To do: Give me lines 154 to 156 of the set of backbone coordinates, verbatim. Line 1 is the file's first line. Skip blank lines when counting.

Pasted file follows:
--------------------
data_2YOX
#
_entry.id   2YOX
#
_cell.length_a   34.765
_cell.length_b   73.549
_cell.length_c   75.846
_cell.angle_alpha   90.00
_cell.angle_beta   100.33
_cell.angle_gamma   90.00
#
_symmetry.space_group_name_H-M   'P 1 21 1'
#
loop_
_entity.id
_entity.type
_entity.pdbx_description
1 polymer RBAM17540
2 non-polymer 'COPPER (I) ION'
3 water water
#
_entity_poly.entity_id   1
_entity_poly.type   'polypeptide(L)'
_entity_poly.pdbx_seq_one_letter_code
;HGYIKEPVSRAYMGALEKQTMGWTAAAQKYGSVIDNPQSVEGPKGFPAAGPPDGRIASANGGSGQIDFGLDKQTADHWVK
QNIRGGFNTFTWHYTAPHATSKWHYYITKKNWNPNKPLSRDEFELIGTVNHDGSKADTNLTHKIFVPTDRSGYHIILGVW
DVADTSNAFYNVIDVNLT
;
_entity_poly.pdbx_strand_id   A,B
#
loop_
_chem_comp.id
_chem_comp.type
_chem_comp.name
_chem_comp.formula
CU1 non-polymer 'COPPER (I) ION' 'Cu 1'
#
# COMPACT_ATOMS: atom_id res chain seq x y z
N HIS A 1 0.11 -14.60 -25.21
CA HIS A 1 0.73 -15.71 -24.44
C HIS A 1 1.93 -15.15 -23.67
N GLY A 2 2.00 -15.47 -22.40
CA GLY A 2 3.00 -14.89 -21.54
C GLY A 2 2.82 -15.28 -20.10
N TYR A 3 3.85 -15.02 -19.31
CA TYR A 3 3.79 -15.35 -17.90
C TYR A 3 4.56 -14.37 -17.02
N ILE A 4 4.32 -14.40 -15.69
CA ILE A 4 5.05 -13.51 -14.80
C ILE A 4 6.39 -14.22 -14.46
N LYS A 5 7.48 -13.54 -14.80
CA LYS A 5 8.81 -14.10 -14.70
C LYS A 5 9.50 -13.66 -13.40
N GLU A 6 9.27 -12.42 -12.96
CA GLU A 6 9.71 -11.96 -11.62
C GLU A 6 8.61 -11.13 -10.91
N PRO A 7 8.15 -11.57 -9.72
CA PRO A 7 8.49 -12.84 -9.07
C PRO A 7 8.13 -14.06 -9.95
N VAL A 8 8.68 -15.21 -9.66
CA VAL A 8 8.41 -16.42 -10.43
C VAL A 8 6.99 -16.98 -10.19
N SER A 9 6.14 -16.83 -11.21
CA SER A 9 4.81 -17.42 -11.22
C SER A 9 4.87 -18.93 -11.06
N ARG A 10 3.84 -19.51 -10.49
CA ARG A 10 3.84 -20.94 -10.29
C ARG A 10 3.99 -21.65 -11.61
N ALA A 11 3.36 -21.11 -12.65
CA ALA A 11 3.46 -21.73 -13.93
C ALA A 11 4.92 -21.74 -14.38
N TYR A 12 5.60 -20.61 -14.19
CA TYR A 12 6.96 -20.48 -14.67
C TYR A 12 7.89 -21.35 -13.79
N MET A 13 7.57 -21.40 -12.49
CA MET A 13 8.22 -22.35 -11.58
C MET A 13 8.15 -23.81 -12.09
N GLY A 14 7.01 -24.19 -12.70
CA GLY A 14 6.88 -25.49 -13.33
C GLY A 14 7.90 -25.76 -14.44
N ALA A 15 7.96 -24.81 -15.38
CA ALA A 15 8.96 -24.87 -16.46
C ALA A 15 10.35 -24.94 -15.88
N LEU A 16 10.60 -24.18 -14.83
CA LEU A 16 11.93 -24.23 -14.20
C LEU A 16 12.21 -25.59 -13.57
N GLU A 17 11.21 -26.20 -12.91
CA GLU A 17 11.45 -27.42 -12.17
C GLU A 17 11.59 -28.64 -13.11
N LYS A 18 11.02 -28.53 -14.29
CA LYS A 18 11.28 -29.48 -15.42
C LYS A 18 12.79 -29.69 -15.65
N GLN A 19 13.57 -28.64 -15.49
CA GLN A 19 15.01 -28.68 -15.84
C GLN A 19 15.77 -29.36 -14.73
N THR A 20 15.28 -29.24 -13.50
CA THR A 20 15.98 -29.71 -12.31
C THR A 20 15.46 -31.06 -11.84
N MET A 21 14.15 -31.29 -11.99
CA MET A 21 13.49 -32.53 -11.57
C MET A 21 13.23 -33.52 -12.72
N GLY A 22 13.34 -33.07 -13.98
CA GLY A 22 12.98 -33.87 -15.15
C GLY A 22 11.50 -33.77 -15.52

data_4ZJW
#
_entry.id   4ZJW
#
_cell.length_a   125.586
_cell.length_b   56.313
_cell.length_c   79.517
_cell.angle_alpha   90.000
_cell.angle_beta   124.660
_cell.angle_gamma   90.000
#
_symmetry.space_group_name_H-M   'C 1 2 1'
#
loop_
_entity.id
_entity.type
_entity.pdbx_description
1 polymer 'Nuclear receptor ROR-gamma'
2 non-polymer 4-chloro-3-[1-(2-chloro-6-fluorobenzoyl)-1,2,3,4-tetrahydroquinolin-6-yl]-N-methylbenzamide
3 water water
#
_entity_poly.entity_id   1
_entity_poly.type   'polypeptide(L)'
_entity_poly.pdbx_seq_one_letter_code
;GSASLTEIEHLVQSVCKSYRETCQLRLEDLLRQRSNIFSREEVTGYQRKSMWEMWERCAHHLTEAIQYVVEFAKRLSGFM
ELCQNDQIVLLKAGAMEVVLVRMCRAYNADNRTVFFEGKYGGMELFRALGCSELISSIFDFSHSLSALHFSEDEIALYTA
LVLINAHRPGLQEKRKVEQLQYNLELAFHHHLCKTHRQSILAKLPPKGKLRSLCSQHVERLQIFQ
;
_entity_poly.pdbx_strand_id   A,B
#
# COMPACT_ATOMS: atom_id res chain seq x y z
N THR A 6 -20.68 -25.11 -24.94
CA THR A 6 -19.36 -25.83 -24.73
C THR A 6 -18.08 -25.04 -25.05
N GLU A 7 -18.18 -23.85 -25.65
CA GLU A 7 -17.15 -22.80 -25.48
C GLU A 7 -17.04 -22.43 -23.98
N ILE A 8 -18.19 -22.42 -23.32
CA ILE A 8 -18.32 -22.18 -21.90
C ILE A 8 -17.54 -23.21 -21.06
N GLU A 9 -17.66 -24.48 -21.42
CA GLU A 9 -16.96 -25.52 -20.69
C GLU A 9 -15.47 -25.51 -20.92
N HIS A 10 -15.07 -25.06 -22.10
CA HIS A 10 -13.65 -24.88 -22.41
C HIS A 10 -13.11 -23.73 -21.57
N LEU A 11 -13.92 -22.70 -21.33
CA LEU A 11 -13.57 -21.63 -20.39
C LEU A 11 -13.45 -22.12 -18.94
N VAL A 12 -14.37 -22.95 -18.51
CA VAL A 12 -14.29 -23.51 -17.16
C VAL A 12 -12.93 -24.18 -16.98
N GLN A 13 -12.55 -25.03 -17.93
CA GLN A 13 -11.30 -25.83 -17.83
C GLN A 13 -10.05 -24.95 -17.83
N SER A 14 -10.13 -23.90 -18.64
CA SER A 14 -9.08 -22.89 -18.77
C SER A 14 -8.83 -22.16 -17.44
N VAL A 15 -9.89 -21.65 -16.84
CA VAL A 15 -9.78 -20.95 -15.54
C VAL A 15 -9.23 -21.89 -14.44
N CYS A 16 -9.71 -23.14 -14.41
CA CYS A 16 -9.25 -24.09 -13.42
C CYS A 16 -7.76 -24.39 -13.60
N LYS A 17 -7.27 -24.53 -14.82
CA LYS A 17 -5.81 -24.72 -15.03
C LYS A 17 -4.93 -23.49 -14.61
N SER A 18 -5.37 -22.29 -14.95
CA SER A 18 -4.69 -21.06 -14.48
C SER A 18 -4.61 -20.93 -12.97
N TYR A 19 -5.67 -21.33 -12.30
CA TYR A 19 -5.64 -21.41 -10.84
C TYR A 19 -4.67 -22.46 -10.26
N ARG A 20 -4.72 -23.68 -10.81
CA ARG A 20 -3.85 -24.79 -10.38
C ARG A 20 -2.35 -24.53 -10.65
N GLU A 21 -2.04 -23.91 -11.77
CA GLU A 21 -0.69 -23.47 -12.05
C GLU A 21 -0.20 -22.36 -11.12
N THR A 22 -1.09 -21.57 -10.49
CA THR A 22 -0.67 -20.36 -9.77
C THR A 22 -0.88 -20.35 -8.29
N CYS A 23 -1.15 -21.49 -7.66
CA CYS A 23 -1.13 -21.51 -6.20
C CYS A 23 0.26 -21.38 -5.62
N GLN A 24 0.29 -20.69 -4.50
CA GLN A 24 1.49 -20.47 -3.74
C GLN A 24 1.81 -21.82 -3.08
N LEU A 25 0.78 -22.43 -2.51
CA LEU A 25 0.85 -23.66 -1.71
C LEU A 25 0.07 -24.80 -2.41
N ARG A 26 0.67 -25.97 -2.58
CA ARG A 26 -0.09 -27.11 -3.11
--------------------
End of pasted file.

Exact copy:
N VAL A 12 -14.37 -22.95 -18.51
CA VAL A 12 -14.29 -23.51 -17.16
C VAL A 12 -12.93 -24.18 -16.98